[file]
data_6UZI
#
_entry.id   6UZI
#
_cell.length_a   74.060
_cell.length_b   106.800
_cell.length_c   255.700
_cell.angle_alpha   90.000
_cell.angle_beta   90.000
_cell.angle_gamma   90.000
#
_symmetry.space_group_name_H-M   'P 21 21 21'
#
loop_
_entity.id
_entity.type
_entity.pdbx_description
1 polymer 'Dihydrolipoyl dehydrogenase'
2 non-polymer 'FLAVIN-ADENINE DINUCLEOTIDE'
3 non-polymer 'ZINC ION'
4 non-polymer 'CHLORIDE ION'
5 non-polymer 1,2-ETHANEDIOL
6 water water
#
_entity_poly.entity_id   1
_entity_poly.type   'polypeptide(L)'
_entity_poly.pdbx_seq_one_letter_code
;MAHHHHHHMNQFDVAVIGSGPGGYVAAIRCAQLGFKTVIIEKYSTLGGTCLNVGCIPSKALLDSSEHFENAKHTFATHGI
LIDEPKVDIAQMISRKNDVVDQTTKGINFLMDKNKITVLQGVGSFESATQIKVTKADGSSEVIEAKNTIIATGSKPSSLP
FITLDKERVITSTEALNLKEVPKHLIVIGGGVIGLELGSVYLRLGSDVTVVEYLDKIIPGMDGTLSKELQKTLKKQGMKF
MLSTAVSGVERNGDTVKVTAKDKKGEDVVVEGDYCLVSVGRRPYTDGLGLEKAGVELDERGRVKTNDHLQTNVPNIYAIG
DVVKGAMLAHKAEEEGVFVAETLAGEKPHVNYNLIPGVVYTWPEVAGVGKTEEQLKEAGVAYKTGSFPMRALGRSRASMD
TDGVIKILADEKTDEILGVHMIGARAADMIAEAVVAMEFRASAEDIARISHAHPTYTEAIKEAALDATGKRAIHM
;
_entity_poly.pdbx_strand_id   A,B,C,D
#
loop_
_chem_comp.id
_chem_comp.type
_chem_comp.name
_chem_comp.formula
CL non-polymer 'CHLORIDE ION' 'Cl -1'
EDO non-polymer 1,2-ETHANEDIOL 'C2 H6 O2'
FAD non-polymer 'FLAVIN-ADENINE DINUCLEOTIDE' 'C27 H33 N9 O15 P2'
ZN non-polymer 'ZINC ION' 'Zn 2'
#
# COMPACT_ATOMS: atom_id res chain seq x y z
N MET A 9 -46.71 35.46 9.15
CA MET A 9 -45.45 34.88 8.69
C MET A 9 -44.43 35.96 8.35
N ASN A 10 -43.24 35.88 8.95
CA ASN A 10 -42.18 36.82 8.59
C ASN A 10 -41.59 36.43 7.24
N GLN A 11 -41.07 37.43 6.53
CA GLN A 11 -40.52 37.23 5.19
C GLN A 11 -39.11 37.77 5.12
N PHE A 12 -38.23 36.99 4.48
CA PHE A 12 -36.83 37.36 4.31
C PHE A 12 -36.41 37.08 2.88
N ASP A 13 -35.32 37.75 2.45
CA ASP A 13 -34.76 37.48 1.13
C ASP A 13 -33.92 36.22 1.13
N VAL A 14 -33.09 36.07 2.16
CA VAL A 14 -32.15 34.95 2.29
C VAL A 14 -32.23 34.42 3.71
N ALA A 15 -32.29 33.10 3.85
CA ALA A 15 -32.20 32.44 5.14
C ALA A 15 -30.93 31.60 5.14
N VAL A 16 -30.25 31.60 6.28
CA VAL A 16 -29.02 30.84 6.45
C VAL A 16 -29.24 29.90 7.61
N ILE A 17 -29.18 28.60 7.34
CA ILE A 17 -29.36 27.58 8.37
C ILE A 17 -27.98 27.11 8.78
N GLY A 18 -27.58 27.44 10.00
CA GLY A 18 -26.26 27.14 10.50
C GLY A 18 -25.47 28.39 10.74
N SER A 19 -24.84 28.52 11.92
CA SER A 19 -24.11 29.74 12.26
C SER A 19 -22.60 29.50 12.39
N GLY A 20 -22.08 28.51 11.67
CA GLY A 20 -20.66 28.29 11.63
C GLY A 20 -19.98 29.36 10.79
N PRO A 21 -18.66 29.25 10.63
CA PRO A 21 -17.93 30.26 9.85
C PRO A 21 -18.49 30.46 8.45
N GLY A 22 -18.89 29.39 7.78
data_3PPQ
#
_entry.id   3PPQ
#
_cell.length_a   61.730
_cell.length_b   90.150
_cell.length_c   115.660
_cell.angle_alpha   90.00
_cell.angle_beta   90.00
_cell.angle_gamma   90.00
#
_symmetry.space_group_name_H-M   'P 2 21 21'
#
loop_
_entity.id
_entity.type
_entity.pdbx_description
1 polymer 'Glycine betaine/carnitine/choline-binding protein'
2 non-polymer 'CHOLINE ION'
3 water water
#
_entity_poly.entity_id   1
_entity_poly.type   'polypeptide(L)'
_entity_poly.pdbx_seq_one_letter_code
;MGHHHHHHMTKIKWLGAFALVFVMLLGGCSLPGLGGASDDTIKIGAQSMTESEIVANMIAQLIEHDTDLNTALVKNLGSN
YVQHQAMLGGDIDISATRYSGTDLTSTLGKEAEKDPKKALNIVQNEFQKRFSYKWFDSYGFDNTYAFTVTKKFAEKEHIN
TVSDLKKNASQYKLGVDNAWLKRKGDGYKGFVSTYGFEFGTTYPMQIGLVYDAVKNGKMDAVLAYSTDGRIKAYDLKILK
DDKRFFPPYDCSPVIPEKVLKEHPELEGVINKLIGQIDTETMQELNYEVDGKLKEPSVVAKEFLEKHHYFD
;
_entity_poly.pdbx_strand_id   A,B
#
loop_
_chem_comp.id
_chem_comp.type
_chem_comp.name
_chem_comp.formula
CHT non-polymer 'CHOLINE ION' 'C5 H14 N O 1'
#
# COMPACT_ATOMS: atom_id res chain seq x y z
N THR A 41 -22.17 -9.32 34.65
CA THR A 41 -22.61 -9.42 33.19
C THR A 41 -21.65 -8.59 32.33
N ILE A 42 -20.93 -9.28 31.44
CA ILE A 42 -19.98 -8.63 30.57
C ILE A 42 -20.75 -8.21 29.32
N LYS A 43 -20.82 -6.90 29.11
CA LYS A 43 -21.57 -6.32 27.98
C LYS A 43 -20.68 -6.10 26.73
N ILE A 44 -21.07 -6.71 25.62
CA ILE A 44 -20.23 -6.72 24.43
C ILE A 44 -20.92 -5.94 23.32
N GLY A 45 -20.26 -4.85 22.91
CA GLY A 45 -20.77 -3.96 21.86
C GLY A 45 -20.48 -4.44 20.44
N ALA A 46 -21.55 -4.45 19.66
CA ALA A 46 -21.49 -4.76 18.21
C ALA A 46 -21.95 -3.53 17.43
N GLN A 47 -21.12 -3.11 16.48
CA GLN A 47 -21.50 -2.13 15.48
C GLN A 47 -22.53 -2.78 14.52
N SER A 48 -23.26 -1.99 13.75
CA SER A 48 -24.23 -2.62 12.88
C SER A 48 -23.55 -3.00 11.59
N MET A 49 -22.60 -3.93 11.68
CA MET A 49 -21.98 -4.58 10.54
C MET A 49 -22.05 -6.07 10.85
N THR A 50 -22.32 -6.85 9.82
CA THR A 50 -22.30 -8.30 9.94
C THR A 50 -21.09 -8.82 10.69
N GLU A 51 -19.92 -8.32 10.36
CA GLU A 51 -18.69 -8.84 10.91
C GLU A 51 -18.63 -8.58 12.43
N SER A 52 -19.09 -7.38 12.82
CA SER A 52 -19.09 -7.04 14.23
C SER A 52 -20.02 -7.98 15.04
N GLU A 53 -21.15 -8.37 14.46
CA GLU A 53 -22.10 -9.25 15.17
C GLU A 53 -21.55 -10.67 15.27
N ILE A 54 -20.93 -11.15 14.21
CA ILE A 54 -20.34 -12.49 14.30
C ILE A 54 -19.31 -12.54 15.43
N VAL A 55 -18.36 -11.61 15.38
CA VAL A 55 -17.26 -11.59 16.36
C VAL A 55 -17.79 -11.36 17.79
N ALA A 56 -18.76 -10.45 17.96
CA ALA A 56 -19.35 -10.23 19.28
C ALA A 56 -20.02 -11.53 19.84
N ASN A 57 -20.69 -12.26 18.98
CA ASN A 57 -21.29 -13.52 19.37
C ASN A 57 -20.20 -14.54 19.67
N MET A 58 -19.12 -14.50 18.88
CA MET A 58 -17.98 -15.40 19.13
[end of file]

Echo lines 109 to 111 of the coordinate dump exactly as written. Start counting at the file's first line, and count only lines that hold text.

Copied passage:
_entity_poly.entity_id   1
_entity_poly.type   'polypeptide(L)'
_entity_poly.pdbx_seq_one_letter_code